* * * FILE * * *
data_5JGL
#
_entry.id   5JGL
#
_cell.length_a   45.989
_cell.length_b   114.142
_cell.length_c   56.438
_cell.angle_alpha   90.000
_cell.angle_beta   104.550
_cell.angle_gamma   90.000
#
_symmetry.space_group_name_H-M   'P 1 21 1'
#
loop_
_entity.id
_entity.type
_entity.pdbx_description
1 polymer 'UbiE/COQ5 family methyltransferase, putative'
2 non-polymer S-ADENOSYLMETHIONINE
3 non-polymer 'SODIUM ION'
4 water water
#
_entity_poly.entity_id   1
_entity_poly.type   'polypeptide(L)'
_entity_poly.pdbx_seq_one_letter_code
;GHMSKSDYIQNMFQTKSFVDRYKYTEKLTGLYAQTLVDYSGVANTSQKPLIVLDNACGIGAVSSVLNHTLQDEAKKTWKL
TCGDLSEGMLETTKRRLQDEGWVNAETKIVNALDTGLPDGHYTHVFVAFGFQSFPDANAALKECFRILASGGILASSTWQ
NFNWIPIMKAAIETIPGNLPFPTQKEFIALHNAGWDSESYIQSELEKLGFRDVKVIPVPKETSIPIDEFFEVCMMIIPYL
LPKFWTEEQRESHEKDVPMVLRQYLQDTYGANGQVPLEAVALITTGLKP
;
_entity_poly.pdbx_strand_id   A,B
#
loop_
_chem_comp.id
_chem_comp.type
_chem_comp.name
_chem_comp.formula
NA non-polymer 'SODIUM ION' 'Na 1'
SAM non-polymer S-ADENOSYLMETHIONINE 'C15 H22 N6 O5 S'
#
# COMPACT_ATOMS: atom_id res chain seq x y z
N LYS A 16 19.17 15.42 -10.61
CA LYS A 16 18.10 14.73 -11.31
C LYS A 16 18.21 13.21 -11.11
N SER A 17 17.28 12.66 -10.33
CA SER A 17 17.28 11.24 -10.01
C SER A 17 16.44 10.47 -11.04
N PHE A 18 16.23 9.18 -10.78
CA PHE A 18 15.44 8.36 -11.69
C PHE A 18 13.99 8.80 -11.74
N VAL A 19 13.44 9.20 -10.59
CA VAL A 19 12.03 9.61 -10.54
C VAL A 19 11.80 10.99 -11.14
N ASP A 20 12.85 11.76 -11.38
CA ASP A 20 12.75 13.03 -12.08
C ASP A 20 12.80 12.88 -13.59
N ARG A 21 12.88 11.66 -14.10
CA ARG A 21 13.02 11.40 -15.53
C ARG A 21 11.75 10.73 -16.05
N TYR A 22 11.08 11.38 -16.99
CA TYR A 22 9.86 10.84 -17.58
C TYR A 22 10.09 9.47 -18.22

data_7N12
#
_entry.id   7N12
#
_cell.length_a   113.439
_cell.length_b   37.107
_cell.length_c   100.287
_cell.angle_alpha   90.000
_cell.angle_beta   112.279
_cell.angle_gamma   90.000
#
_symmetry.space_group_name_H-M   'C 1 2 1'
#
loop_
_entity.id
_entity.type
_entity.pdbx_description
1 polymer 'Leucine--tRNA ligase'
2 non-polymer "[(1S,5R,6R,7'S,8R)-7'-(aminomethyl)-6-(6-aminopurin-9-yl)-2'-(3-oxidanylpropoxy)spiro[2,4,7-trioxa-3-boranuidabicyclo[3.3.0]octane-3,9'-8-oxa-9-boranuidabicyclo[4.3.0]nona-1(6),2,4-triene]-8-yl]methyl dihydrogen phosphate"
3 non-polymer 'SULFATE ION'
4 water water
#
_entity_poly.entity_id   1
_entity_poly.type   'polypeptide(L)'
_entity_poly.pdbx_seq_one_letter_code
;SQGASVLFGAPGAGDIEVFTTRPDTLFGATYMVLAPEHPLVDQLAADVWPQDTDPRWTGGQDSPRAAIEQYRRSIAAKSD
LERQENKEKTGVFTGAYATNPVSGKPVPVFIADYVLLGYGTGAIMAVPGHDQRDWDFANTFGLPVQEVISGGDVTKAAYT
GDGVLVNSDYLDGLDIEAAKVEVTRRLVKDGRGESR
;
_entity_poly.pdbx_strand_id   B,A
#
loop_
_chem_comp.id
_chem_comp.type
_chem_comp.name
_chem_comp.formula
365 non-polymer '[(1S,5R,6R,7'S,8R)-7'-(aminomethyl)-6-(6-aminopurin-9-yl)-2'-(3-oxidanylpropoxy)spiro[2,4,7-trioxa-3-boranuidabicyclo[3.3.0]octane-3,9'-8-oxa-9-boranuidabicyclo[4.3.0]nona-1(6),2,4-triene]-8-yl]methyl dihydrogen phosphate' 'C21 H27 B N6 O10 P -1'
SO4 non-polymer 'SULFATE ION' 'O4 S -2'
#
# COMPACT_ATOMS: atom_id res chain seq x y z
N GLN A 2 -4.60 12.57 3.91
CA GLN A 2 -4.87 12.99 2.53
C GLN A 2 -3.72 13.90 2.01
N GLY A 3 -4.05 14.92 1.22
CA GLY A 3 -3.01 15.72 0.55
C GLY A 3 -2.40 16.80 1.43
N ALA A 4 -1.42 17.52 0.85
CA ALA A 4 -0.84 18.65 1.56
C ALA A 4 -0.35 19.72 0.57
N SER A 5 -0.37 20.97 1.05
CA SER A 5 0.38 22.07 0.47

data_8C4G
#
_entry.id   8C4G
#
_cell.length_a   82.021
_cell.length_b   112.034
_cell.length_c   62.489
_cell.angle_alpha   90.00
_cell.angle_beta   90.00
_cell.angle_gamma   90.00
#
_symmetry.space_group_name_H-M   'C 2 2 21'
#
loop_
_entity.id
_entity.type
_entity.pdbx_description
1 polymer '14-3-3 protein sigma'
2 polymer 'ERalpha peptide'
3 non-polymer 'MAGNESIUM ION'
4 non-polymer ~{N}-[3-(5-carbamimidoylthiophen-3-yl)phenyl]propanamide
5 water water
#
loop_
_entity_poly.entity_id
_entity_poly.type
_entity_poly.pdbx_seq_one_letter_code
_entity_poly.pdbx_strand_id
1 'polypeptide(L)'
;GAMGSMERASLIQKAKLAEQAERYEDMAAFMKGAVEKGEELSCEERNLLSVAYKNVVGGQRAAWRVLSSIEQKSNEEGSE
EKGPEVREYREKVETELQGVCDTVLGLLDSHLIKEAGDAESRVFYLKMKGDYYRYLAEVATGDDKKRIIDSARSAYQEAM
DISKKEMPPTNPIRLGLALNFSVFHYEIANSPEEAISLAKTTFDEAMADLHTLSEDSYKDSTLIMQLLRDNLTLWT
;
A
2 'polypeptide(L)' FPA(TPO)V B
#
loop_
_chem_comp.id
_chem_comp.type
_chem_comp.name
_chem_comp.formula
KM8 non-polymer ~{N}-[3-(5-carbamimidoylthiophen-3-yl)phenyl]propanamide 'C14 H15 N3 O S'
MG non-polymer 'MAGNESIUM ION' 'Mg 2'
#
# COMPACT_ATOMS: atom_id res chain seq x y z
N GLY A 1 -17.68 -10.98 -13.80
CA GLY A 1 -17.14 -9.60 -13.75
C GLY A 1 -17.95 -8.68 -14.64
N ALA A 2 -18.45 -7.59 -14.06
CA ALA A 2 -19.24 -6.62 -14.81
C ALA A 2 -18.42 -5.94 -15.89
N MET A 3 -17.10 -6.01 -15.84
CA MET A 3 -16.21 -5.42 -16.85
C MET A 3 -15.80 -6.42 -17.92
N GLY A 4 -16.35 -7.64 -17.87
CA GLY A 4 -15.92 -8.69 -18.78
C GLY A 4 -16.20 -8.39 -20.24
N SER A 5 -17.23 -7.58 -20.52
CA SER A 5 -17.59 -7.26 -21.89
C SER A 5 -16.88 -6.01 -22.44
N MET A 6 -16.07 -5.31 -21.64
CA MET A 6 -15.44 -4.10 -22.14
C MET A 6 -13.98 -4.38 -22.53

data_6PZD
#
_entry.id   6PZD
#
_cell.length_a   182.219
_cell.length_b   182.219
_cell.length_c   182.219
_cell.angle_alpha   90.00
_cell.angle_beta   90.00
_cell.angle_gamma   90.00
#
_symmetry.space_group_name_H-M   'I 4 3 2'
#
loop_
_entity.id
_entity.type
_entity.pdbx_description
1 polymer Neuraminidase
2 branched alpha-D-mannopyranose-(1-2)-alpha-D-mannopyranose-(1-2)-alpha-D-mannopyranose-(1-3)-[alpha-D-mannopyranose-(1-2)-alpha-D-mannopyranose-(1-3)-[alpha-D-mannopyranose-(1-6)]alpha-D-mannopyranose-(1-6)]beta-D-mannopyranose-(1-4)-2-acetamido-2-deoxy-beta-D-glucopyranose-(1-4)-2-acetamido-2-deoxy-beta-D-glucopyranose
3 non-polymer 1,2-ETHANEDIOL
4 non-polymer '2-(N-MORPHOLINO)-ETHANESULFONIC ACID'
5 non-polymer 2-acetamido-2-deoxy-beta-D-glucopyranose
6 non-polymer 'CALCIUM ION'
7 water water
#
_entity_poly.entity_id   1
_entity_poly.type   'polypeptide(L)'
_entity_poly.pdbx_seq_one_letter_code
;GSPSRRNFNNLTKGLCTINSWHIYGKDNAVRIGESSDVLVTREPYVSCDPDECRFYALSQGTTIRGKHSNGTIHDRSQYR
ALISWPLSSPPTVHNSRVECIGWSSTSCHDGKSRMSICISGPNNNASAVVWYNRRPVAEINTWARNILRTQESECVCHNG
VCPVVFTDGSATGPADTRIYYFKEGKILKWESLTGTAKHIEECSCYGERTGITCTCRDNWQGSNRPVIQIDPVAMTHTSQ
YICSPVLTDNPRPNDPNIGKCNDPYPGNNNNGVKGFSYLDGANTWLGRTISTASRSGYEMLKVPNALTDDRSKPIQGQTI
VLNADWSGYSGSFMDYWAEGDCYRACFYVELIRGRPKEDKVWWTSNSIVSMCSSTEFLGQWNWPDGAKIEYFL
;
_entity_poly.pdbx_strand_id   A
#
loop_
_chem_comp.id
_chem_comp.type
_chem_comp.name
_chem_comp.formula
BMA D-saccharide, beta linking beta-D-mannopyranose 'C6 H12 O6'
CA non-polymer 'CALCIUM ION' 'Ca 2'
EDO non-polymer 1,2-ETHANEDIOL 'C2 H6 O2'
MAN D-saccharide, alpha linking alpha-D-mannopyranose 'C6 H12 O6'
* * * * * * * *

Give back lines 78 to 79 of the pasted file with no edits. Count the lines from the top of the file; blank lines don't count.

_entity.type
_entity.pdbx_description